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Mayor's Column - Where do my Village taxes go?

February 22, 2018

I hear that question pretty regularly. Prior to the start of my public service, I wondered it myself and had only the vaguest notions of how our tax money was divided and used. After all, reading that “this year’s budget included $2,482,093 of general fund appropriations” doesn’t really bring it home...

I hear that question pretty regularly. Prior to the start of my public service, I wondered it myself and had only the vaguest notions of how our tax money was divided and used. After all, reading that “this year’s budget included $2,482,093 of general fund appropriations” doesn’t really bring it home.

On the other hand, scouring the 640 itemized rows of numbers known as our Village Budget may technically answer the question, but does not address the spirit in which it is usually asked. 

So, with the help of my colleagues at the village, I’ve put together a different way of answering the question: “Where Do My Tax Dollars Go?”. I hope this helps! 

What Does $100 Buy? 

If you own a median-priced home in Perry it’s assessed at about $78,000, and you pay $1200 per year in village taxes. That’s convenient - Mr. and Mrs. Median Homeowner therefore pay $100 per month to support the services of the village. 

Regardless of whether you happen to be Mr. or Mrs. Median Homeowner, for every $100 you pay in village taxes, over $90 of it is spent on six things: Public Works, Law & Order, Parks & Recreation, Emergency Services, Insurance and the Administration/Management of them all. Here’s how it breaks down: 


Public Works: For $32/month... 

  • Your streets are plowed, paved, patched, swept, striped, signed and trimmed at intersections, catch basins and curb boxes are replaced, and the village assists property owners via sidewalk plowing (and resultant lawn repair) 
  • Your brush and leaves are regularly picked up, snow piles removed, trees trimmed, removed and replaced.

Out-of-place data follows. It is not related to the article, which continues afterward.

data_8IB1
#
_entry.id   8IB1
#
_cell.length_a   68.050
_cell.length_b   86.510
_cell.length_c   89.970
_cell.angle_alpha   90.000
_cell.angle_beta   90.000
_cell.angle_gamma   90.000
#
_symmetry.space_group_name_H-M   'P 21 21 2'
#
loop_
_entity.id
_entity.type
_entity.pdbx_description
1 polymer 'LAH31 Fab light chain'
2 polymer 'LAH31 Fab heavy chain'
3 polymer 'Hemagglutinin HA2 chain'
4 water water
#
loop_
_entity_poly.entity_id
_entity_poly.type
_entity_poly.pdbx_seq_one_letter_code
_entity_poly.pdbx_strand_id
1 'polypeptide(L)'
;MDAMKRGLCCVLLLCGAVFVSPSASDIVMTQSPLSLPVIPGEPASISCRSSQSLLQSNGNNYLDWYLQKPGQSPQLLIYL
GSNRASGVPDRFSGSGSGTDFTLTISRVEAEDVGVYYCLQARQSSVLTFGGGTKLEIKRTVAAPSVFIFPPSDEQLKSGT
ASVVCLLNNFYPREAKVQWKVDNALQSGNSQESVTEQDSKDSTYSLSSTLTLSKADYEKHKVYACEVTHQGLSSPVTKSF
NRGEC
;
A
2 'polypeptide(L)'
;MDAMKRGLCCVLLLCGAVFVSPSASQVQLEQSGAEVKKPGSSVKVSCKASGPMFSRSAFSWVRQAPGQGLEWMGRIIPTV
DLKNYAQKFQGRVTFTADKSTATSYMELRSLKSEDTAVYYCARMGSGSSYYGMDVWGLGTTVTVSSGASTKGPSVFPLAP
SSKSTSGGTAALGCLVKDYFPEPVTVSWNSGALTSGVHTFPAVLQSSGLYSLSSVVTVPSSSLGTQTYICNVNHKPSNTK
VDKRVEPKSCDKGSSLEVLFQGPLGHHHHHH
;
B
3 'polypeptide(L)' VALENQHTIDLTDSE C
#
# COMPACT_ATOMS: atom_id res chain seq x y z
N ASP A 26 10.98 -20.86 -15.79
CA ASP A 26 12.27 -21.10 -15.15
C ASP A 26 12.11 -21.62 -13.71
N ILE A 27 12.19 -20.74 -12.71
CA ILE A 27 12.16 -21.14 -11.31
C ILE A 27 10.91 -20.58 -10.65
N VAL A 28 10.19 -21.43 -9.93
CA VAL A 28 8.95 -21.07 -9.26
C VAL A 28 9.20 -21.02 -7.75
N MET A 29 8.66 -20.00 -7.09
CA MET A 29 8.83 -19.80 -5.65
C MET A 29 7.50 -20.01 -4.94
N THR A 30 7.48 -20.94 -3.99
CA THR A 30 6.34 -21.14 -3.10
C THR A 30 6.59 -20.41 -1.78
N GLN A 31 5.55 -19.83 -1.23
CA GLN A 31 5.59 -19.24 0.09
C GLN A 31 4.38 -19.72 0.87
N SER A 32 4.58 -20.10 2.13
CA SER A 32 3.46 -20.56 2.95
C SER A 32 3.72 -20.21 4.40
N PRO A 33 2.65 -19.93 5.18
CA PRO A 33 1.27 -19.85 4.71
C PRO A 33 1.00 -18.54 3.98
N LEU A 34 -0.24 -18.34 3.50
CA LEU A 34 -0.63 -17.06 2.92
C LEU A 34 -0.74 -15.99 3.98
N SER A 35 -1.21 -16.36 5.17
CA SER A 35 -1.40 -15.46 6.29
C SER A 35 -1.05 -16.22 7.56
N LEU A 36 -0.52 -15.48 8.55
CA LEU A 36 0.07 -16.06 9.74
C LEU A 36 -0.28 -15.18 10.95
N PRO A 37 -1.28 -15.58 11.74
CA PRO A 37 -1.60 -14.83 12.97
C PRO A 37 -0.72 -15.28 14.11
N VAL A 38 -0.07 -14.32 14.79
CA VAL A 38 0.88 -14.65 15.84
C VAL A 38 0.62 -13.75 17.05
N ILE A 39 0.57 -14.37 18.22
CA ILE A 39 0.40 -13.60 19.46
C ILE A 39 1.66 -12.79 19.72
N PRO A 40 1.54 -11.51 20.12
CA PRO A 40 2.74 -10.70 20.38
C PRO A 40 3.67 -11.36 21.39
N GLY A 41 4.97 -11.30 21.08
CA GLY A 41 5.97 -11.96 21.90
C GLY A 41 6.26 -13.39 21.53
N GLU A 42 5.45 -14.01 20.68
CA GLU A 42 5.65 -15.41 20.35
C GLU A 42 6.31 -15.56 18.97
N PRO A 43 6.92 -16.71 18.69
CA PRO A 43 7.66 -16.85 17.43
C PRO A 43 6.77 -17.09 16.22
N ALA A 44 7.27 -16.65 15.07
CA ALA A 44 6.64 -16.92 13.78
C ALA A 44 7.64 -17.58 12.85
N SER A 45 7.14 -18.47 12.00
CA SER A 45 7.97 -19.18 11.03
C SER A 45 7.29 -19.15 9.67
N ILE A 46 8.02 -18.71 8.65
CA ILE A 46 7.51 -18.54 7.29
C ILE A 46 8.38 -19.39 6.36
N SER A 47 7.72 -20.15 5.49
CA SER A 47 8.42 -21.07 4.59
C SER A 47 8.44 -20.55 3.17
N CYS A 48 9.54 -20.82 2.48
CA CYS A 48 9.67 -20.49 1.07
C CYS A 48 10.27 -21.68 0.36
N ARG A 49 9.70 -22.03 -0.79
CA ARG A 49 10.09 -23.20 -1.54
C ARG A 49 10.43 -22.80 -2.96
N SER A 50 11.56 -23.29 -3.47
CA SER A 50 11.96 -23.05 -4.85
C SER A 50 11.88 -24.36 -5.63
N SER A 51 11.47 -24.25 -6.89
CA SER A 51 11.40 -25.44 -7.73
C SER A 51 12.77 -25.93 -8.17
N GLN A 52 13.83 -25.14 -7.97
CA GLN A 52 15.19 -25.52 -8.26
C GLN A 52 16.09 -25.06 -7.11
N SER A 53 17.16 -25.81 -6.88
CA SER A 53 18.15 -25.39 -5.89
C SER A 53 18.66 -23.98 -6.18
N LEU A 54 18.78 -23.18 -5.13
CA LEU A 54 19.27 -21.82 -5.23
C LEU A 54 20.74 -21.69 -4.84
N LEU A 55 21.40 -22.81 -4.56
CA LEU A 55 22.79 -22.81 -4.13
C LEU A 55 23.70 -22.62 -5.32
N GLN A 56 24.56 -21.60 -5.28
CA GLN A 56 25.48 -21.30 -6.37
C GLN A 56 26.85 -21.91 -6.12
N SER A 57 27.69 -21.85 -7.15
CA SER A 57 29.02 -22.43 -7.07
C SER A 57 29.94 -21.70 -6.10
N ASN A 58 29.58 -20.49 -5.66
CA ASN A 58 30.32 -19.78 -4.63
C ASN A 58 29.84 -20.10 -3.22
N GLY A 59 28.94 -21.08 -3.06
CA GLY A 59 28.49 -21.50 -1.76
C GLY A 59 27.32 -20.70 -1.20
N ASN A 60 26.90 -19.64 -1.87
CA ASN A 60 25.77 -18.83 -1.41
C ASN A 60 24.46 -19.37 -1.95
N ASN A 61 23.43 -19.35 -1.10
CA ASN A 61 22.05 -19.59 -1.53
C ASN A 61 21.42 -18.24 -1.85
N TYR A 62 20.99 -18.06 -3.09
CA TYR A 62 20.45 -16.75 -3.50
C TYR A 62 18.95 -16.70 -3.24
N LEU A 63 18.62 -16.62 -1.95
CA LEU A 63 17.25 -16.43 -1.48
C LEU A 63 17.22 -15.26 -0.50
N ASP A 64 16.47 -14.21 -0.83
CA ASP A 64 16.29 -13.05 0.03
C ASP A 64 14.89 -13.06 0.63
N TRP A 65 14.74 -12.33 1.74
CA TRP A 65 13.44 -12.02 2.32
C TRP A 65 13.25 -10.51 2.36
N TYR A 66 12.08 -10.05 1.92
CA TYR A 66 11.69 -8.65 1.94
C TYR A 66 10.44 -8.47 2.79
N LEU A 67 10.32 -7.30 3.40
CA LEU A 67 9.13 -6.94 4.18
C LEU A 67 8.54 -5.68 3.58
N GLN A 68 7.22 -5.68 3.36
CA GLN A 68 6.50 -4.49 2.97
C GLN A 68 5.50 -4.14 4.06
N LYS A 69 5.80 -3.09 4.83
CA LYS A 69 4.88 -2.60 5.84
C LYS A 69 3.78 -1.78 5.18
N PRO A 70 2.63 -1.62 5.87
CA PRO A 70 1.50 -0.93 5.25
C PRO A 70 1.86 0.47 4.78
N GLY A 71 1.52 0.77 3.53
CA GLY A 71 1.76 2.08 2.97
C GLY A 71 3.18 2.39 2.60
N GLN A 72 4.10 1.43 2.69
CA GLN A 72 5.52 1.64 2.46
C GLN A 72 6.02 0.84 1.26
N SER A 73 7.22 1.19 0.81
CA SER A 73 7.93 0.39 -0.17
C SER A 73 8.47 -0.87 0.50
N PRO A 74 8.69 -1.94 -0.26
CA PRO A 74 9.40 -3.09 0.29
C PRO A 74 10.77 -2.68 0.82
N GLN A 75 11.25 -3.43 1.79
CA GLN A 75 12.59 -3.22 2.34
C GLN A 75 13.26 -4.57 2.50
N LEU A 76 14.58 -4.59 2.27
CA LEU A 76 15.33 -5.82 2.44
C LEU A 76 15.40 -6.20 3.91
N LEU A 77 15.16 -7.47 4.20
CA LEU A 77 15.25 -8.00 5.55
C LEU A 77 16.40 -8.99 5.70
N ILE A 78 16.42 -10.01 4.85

• Your sidewalk replacement costs are shared by the village if you participate in the Sidewalk Express program, street-tree-heaved sections are replaced when reported, and annual replacement work is undertaken on the most needy sections. 
  • Municipal buildings, property and equipment are regularly maintained and kept in good repair. 
  • There are always special projects (like the Splash Park, or portions of village storm drainage improvements), emergency response efforts (like frozen waterlines or flood repair), and utilities coordination with new and expanding businesses (like East Hill Creamery or Creative Foods). 

Law & Order (Police and Courts): For $28.40/month... 

  • Your streets are patrolled by 4 full-time plus part-time officers. Each month on average, 300 calls are received, 100 summons issued, and about 12 arrests made (about two are felonies, the rest misdemeanors). About $500/month of stolen property is recovered. 
  • Nightly patrols include business and locked-door checks. 
  • Your needs, anxieties and complaints are addressed - for example each month averages 10 harassment calls, 10 animal complaints, 10 suspicious person calls and15 lockouts. And your officers also assist other agencies and are usually the first to arrive on scene - this happens roughly 35 times each month. 
  • Your special events are given extra support, such as parades, festivals, 5K’s, and holidays. 
  • A safe speed limit is enforced 

Management: For $12.60/month..

  • Day-to-day oversight of staff, projects, budget, bills. 
  • Your calls, concerns and visits are handled, routed and addressed, financial, tax and budget matters are reviewed, collected and prepared. This year, a new village website was launched.
  • +/- 22 employees managed, including payroll, benefits, and support.  

Parks & Recreation: For $6.80/month... 

  • Your Village Park, Barney Kalisz Park, Memorial Park and the Village Beach are maintained. This includes ball field maintenance, tennis and basketball courts, track, pavilions, skate cabin, bathrooms and overall property. 
  • Your splash park is operated, supported and maintained. 
  • Your summer recreation, soccer and tennis programs are supported. 
  • Your senior programs are supported. 
  • Flower baskets and planters downtown are provided and maintained; seasonal decorations, lights and banners are hung, and weed control is taken care of. 
  • Your community festivals, tournaments and events are supported and assisted.